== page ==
By 1963, rumors were mounting that Johnson would be dumped from the 1964 ticket. Kennedy set the record straight at a press conference a month before the fatal Texas trip: Johnson would be his running mate. The trip was to give the state's feuding liberal and conservative Democrats a chance to reunite after a long and fractious estrangement.
"It all began so hopefully," she said of the political fence-mending trip that took the Kennedys and Johnsons to Texas.
Her recollection of the shooting summed up the epic tragedy in simple terms. "I cast one last look over my shoulder and saw in the president's car a bundle of pink, just like a drift of blossoms, lying on the back seat. It was Mrs. Kennedy lying over the president's body," she wrote in "Lady Bird Johnson: A White House Diary."
Later she found Mrs. Kennedy sitting alone in a Parkland Hospital hallway. She embraced the younger woman and murmured, "God help us all."
Her anguish was followed by anger. "Anger that this could happen in my country," she said, "anger worse that this could happen in my state."
In the weeks after Kennedy's death, Lyndon Johnson moved swiftly to reassure Americans he was up to the job. His wife, too, moved with decisiveness into a job she later said she "wouldn't have missed for the world but wouldn't want to pay the price of admission again."
In 1964, in a now-famous convention-eve letter, she implored her husband to seek the presidency in his own right "to prove he was worth it." Touring eight Southern states in the fall, she traveled to cities and towns that were in such racial turmoil that it was not considered safe for Johnson to visit. In November, her husband got the landslide he had sought, carrying 44 states against the Republican nominee, Arizona Sen. Barry M. Goldwater.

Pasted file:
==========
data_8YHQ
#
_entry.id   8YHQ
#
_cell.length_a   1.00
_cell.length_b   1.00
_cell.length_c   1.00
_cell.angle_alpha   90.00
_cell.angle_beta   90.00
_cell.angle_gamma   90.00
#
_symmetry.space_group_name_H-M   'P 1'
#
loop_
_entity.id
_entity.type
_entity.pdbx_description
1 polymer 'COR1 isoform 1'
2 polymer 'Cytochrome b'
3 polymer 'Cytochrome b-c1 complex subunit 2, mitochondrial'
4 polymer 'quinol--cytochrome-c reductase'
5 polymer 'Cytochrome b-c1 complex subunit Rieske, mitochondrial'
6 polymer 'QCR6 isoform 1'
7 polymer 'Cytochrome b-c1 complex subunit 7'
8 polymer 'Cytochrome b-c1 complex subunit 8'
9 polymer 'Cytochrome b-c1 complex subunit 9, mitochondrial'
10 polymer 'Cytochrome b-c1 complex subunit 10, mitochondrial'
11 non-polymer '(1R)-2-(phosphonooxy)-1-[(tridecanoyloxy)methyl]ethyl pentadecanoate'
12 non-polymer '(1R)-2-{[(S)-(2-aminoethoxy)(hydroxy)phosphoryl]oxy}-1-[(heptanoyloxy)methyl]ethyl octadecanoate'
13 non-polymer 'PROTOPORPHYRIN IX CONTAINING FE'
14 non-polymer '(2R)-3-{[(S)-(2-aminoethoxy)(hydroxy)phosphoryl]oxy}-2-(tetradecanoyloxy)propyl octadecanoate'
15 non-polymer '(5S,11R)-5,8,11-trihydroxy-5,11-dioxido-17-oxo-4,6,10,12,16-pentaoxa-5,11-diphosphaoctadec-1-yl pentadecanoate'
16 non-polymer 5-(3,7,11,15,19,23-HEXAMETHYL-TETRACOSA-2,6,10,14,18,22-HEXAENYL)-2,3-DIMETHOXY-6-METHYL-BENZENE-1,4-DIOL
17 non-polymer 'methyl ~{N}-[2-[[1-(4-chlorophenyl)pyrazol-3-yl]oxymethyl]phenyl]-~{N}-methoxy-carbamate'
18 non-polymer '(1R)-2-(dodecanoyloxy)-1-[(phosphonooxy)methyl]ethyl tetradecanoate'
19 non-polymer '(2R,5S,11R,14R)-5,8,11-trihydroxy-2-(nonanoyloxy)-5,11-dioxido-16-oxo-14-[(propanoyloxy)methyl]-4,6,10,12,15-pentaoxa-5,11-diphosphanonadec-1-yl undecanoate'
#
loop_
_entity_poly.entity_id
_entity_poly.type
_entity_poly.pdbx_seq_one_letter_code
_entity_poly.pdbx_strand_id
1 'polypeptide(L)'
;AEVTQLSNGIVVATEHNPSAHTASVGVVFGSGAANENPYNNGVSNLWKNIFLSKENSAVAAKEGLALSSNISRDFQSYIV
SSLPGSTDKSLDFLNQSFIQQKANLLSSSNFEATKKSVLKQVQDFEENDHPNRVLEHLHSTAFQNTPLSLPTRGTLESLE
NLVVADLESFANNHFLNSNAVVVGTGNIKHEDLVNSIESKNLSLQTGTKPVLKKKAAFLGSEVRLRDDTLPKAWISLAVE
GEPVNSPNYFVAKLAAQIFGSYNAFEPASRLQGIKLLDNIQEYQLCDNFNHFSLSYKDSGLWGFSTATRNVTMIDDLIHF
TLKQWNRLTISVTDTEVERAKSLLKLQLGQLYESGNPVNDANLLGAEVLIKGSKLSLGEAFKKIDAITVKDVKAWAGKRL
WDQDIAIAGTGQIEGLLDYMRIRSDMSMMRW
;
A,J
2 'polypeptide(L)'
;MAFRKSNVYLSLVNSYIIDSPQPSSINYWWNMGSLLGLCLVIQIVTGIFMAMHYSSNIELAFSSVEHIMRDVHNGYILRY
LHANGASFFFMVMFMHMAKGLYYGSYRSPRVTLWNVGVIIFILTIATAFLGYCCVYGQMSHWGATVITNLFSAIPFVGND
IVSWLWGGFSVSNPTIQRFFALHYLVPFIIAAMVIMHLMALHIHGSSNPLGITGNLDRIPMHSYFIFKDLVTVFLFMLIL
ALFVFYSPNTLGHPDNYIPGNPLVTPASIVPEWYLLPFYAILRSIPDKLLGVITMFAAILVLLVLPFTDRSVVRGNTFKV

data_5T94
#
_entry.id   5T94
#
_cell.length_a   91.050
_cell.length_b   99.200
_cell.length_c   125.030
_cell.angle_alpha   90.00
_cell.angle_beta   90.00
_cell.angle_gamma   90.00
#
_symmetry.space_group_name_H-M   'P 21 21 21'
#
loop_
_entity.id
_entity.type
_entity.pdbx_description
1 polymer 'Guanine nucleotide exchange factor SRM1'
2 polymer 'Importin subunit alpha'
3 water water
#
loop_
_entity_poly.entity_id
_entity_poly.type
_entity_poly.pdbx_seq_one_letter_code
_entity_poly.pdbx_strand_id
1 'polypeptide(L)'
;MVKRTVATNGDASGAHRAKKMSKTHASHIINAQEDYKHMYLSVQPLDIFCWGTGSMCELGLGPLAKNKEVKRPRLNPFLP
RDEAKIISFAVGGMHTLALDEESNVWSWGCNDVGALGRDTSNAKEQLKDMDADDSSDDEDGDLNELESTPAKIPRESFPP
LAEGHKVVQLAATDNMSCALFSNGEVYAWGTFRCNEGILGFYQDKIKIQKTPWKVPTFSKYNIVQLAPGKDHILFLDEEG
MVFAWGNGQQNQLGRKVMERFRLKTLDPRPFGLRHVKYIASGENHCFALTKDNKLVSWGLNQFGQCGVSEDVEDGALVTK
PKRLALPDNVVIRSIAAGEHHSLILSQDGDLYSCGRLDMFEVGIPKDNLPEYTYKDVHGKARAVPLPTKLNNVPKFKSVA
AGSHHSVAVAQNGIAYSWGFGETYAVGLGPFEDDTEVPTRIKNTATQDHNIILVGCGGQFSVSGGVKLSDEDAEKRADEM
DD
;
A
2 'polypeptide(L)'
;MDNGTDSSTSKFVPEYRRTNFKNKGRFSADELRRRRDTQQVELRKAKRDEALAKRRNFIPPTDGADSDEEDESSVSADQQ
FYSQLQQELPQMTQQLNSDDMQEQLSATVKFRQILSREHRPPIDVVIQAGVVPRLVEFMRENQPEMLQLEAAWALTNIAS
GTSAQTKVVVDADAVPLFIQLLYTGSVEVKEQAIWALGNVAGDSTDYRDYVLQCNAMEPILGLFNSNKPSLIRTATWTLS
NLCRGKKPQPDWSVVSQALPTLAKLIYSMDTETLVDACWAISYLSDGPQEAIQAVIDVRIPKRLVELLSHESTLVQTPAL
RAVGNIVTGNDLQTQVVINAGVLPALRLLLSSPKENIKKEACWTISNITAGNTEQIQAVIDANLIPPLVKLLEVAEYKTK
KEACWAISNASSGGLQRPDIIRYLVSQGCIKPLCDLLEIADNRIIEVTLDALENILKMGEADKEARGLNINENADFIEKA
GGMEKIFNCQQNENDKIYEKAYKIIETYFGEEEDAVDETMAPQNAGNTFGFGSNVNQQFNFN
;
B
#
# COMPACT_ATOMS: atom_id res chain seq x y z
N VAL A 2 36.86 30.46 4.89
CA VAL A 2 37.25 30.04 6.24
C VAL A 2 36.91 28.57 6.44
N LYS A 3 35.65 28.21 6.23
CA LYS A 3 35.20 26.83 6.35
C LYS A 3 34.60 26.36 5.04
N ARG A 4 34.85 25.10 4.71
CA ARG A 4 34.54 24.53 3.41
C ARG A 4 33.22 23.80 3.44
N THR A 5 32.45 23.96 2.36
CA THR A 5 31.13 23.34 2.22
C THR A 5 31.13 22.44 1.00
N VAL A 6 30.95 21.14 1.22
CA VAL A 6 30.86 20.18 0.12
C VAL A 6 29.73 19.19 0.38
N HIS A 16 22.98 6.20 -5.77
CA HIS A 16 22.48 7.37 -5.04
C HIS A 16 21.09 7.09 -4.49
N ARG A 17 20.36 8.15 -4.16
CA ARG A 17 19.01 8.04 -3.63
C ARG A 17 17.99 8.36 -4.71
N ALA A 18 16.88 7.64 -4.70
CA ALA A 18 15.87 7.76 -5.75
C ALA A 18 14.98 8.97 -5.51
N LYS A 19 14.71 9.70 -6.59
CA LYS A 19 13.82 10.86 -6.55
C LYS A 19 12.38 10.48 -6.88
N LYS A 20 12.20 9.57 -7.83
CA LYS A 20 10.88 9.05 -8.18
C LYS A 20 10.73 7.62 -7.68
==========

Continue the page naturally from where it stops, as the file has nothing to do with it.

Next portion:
Despite that mandate, the next four years were not altogether happy for the Johnsons or for the nation. As cities burned and anti-Vietnam War demonstrators marched -- "Hey, hey LBJ, how many boys did you kill today?" -- and as her husband doggedly pursued the course he had set, Mrs. Johnson saw with increasing alarm that "his ability to handle the presidency as it should have been handled -- with an 18-hour driving force -- was giving out."
Not until March 31, 1968, when Johnson announced that he would not seek reelection and was withdrawing from national politics, could his wife begin to see the end. "You can endure anything almost if you know the time limit," she told The Post.